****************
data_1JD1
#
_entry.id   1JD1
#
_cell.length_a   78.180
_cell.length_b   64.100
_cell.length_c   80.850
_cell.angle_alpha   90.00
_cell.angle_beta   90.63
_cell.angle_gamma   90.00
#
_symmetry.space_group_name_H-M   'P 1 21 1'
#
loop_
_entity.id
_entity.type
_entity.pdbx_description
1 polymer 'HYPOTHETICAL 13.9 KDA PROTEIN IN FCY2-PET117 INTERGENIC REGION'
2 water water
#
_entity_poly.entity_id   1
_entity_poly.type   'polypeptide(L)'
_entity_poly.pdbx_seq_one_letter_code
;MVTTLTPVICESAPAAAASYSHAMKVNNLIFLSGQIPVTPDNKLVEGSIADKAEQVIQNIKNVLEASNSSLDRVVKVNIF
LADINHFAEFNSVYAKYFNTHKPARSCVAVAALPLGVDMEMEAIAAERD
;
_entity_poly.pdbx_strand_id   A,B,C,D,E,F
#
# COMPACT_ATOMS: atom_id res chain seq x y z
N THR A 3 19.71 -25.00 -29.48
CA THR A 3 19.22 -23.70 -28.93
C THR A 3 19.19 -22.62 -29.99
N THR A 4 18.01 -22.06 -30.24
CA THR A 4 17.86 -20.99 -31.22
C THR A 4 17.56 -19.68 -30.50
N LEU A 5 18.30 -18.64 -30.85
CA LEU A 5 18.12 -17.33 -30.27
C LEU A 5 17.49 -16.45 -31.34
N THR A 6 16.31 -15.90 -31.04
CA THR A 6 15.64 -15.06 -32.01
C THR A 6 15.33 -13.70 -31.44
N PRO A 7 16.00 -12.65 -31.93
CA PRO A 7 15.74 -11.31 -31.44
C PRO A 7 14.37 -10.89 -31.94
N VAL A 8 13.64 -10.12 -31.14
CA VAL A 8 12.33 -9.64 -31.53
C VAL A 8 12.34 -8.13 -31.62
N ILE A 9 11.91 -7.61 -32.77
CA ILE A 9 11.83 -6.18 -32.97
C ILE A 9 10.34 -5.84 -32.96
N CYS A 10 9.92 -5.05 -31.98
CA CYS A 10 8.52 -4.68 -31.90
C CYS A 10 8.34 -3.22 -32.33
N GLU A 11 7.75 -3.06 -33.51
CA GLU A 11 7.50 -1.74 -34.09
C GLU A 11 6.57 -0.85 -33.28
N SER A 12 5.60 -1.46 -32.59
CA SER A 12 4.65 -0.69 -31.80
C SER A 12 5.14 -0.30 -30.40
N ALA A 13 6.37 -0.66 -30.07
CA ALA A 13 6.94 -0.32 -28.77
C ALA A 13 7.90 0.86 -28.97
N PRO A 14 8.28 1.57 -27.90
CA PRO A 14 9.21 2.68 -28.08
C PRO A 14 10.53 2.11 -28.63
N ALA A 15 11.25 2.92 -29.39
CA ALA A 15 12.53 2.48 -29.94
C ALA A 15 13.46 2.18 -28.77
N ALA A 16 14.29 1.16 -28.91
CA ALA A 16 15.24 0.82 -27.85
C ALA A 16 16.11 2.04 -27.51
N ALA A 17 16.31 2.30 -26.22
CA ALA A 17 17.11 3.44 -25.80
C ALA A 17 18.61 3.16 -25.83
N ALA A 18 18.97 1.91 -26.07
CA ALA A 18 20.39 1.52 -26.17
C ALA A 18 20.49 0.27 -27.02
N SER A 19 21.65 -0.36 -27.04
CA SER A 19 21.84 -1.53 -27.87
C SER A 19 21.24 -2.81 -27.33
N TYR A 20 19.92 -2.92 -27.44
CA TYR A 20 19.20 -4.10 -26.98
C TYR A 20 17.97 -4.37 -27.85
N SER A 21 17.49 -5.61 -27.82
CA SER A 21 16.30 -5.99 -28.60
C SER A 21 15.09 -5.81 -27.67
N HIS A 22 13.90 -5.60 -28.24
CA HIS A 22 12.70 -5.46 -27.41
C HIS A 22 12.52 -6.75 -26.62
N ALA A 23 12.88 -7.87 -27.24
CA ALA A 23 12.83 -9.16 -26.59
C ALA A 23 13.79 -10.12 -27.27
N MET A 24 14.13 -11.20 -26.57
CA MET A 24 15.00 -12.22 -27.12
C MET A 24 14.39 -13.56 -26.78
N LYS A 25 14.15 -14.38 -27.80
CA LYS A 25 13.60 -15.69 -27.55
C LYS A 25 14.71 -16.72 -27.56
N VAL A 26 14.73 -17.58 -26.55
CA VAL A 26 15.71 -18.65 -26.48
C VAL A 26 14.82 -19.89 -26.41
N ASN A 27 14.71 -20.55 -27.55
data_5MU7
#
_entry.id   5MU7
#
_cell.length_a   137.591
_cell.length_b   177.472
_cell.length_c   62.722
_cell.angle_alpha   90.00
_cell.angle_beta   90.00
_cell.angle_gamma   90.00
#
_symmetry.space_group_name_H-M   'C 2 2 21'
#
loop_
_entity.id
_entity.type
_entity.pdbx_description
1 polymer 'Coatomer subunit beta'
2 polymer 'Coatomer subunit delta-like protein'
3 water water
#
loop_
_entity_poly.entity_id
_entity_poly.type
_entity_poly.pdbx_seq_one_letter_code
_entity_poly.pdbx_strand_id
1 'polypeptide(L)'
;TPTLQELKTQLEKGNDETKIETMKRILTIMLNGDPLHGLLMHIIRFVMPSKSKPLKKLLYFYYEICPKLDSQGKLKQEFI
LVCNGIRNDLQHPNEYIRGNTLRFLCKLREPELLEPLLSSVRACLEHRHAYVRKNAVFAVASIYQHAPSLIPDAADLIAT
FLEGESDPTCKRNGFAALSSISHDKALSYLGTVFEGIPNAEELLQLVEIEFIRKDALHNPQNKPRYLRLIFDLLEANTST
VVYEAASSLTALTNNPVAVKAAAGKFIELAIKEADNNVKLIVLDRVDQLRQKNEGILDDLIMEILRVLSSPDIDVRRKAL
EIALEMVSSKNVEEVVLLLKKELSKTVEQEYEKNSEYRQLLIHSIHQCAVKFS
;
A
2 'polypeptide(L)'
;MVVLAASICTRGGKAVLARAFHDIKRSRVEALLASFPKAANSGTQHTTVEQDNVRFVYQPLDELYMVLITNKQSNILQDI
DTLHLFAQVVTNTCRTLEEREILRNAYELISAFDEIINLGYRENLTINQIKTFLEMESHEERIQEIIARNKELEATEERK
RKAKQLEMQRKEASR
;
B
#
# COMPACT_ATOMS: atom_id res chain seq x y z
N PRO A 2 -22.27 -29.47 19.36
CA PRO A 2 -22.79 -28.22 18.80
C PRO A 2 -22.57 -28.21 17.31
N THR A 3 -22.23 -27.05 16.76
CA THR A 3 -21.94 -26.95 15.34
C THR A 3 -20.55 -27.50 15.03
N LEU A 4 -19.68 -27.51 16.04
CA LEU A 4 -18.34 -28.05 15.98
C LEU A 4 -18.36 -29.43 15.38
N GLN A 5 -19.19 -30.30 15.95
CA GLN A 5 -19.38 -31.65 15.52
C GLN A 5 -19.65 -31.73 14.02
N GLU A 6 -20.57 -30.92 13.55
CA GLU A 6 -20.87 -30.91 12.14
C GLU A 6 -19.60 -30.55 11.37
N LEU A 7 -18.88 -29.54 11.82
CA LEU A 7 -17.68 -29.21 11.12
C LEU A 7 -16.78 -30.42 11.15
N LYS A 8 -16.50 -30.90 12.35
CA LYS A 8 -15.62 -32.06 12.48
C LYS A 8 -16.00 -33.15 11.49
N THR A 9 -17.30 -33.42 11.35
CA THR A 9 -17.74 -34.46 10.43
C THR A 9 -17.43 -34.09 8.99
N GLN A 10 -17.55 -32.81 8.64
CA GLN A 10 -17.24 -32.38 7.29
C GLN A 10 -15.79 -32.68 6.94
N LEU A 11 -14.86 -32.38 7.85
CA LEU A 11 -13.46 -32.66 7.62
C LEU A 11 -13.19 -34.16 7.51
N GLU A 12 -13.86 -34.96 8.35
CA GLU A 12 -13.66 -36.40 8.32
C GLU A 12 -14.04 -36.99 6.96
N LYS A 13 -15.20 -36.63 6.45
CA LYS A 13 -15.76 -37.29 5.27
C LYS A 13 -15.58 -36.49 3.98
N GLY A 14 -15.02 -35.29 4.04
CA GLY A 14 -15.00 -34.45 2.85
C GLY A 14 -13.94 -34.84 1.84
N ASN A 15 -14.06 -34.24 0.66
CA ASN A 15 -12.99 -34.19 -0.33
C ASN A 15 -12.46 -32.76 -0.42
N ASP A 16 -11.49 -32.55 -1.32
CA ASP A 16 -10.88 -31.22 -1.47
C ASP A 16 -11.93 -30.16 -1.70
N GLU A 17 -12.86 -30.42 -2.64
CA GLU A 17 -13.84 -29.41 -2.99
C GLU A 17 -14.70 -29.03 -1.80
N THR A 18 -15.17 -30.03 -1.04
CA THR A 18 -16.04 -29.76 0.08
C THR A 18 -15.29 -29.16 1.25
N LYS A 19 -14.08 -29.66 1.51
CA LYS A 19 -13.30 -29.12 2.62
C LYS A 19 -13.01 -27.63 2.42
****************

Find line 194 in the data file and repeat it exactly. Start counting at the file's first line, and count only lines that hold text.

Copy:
CA THR A 18 -16.04 -29.76 0.08